Here we explore the potential evolutionary pathways of polarization communication in protosquillid stomatopods. First, we use experiments to investigate whether the behavioural responses to different forms of polarization signal content are species specific. We do this by exploiting the animal's innate behavioural responses to polarized looming stimuli presented on modified LCD monitors. We compare four representative protosquillid species: H. trispinosa (Dana 1852), H. glyptocercus (Wood-Mason 1875), Chorisquilla tweediei (Serène 1950) and C. hystrix (Nobili 1899). Second, and in the context of the signal's polarization content, we measure the threshold at which H. trispinosa are no longer able to discriminate between two different angles of polarization. Finally, we construct a phylogeny of protosquillid species to consider the evolution of the polarization properties of maxilliped signals.

Fig. 1.

Illustrative examples, shown by arrows, of the conspicuous maxilliped signals. (A) Haptosquilla trispinosa, (B) H. glyptocercus, (C) H. stoliura and (D) H. banggai.

Fig. 1.

Illustrative examples, shown by arrows, of the conspicuous maxilliped signals. (A) Haptosquilla trispinosa, (B) H. glyptocercus, (C) H. stoliura and (D) H. banggai.

RESULTS

Responses to polarized stimuli

Haptosquilla trispinosa, H. glyptocercus and C. tweediei all showed a significantly greater probability of response to the horizontally polarized stimulus compared with a vertically polarized stimulus (H. trispinosa: Wilcoxon test: Z=2.93, d.f.=9, P=0.002; H. glyptocercus: Z=2.42, d.f.=9, P=0.02; C. tweediei: Z=2.77, d.f.=9, P=0.004; Fig. 2A–C). Chorisquilla hystrix also appeared to be more responsive to horizontally polarized light (Fig. 2D), but the small sample size (n=5) precluded statistical testing. There was no significant difference between H. trispinosa, H. glyptocercus and C. tweediei in their relative responses to the two stimuli (Kruskal–Wallis test: χ2=2.90, d.f.=2, P=0.24).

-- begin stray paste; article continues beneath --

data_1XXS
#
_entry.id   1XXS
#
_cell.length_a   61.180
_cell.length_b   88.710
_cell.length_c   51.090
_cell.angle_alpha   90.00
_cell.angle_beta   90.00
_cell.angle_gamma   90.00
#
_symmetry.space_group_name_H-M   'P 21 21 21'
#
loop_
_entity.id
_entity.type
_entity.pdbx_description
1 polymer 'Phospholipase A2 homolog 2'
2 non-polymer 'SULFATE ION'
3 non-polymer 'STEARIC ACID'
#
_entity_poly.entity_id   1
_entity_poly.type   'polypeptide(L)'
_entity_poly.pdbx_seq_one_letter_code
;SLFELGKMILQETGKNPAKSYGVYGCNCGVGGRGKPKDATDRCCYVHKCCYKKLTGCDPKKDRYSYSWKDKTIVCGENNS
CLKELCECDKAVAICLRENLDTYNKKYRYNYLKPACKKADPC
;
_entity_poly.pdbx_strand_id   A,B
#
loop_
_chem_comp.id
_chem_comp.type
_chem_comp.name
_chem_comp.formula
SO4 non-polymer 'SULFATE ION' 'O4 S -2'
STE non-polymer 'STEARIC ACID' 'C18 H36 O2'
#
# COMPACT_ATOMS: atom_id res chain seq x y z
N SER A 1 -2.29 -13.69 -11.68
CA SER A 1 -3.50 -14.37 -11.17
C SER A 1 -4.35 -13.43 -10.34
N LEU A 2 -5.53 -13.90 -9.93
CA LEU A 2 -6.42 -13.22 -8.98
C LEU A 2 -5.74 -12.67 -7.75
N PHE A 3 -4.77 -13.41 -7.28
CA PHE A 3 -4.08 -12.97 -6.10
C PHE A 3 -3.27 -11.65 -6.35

Fig. 2.

Paired plots of the probability of response of each individual to the vertically and horizontally polarized stimulii. (A) Haptosquilla trispinosa, (B) H. glyptocercus, (C) Chorisquilla tweediei and (D) C. hystrix. Numbers of points (open circles) at each probability represent the number of individuals that responded with that probability.

Fig. 2.

Paired plots of the probability of response of each individual to the vertically and horizontally polarized stimulii. (A) Haptosquilla trispinosa, (B) H. glyptocercus, (C) Chorisquilla tweediei and (D) C. hystrix. Numbers of points (open circles) at each probability represent the number of individuals that responded with that probability.

Fig. 3.

Responses of H. trispinosa (black circles) to differences between the angles of polarization of the stimulus and the background (x-axis). The response data are fitted with a hyperbolic tangent (dashed line). The background level of false positive responses are represented for each stimulus type (white circles) and as an overall mean (dotted line). McNemar's test was used to determine which response values differed from the level of false positives (*P<0.05).

Fig. 3.

Responses of H. trispinosa (black circles) to differences between the angles of polarization of the stimulus and the background (x-axis). The response data are fitted with a hyperbolic tangent (dashed line). The background level of false positive responses are represented for each stimulus type (white circles) and as an overall mean (dotted line). McNemar's test was used to determine which response values differed from the level of false positives (*P<0.05).

Level of discrimination between two angles of linearly polarized light

Haptosquilla trispinosa showed little or no response to stimuli when the difference between the polarization angles of the stimulus and background was between 31.4 and 20 deg (Fig. 3; supplementary material Table S1). At angles of 20 deg or less, the animals rarely responded to the polarization stimulus; at values of 31.4 deg and above, they displayed a consistent statistically significant response to the stimulus.

Presence of polarized signals

The first maxilliped reflections from H. trispinosa, H. glyptocercus, C. tweediei and C. hystrix are presented in the microscope images displayed in Fig. 4. Both H. trispinosa (Fig. 4A) and H. glyptocercus (Fig. 4B) show blue reflections from the maxillipeds compared with very weak, spectrally broad reflections from the Chorisquilla species (Fig. 4C,D). Of the blue Haptosquilla reflections, H. trispinosa are horizontally polarized (Fig. 4A) whereas the reflections from H. glyptocercus are unpolarized (Fig. 4B).